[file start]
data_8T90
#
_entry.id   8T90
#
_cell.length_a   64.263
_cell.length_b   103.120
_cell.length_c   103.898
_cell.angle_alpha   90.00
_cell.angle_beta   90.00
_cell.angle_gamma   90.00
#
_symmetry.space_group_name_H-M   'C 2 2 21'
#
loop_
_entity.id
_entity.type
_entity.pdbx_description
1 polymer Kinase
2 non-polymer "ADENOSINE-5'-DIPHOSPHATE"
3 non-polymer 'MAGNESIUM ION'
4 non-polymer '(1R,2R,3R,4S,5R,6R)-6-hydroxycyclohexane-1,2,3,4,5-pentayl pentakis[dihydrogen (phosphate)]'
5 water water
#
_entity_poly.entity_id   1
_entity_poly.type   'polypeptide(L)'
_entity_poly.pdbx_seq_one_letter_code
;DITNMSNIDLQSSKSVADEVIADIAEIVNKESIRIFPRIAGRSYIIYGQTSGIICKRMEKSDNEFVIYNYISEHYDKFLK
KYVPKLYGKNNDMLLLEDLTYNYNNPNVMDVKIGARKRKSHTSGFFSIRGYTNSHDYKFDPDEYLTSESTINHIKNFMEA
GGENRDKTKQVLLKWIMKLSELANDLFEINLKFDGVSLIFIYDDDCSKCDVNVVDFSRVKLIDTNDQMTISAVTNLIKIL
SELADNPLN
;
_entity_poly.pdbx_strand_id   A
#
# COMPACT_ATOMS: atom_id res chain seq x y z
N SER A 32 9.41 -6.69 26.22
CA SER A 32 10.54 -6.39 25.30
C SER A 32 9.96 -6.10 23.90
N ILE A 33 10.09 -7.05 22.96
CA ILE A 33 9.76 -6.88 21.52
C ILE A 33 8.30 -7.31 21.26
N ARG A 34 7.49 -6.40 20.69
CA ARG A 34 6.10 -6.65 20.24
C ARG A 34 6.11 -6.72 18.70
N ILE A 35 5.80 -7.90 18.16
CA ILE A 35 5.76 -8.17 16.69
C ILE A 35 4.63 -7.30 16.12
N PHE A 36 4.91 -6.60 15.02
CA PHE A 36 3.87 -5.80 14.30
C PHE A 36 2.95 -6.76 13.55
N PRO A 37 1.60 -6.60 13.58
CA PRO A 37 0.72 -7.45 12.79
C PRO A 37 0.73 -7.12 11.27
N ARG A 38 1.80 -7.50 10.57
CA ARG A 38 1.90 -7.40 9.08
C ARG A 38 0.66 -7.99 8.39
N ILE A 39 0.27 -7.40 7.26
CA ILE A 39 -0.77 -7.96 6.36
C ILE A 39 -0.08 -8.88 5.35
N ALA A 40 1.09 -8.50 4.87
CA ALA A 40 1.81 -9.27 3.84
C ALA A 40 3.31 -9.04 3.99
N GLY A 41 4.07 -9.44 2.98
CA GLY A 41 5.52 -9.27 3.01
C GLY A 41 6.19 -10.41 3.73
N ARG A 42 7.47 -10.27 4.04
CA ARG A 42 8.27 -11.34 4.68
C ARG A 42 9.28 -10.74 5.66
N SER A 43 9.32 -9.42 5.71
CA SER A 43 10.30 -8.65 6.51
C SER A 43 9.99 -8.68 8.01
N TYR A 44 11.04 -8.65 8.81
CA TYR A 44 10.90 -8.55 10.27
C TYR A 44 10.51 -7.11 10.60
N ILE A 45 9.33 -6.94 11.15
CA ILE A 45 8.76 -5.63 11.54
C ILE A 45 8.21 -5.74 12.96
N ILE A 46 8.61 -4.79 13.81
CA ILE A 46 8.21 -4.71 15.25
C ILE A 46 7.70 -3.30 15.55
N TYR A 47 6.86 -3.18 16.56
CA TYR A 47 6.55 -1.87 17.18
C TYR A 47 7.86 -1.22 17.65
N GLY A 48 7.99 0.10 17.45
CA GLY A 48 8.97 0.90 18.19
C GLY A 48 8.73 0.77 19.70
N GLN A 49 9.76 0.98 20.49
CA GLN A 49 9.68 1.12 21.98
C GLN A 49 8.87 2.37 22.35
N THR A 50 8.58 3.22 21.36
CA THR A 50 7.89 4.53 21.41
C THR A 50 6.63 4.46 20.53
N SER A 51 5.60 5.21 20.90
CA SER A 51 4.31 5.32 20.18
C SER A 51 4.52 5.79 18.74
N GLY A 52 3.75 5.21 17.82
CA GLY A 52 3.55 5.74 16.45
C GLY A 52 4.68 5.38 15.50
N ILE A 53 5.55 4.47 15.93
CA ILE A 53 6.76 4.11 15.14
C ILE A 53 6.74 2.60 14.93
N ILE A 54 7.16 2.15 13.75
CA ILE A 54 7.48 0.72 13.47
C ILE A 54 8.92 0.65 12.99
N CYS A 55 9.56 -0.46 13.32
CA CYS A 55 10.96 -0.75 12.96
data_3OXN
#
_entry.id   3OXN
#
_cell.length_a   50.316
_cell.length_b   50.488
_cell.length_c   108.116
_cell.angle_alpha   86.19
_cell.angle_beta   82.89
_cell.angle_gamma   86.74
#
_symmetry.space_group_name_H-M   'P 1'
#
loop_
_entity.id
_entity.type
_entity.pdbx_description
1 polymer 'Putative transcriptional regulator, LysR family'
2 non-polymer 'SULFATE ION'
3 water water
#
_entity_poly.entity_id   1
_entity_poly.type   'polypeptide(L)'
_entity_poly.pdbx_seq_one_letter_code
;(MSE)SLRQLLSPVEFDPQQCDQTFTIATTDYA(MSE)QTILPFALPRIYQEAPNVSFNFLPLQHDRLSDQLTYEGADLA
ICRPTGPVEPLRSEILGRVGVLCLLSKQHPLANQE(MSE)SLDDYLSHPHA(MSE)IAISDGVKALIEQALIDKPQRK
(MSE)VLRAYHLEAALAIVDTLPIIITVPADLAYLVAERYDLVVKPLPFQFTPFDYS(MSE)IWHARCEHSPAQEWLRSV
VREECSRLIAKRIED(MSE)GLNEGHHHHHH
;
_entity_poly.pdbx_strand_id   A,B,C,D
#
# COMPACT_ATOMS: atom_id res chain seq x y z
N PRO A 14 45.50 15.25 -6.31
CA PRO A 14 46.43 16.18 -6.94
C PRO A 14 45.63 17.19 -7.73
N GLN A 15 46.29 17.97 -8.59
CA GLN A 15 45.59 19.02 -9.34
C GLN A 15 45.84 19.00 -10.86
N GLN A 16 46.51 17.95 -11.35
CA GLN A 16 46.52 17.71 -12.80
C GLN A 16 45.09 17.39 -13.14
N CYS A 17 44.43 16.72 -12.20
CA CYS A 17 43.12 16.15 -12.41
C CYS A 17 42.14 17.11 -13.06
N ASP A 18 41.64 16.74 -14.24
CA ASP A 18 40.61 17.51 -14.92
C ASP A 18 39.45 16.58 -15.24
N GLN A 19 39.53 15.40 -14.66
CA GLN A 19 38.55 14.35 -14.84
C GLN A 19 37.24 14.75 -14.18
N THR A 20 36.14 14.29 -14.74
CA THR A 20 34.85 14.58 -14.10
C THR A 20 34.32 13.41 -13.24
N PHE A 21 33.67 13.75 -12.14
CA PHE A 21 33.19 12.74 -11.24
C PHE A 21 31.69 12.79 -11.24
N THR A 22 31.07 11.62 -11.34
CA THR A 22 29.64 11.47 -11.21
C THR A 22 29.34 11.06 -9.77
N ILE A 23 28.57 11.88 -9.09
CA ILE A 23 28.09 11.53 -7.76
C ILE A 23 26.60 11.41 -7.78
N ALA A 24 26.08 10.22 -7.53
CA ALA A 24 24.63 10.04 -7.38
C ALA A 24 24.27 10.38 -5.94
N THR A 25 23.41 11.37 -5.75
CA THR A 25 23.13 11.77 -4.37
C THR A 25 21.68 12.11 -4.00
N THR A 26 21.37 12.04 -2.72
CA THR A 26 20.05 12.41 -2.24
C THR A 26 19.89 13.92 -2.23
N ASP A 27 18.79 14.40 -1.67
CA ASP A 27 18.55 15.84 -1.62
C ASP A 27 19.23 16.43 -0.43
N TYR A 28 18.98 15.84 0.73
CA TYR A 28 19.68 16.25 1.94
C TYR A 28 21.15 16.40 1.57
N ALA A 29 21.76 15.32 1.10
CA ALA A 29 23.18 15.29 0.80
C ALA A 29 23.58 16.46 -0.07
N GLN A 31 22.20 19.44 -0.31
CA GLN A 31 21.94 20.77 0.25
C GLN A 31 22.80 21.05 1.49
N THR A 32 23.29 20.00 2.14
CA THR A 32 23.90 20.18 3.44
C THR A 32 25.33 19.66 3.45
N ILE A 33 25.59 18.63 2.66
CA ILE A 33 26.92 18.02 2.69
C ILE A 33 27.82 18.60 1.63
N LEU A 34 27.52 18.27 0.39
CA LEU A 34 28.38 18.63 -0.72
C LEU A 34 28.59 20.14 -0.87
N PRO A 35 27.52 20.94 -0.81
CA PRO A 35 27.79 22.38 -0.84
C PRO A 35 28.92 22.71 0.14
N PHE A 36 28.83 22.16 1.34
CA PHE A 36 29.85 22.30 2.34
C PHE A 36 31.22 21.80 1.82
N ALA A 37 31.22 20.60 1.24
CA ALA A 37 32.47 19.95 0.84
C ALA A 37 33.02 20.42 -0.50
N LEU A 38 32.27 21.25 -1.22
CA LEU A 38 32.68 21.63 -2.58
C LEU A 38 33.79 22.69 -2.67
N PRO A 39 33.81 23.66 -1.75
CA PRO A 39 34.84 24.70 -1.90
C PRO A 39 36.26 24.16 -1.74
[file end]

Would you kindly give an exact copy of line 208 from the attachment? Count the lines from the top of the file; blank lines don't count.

CA LEU A 38 32.68 21.63 -2.58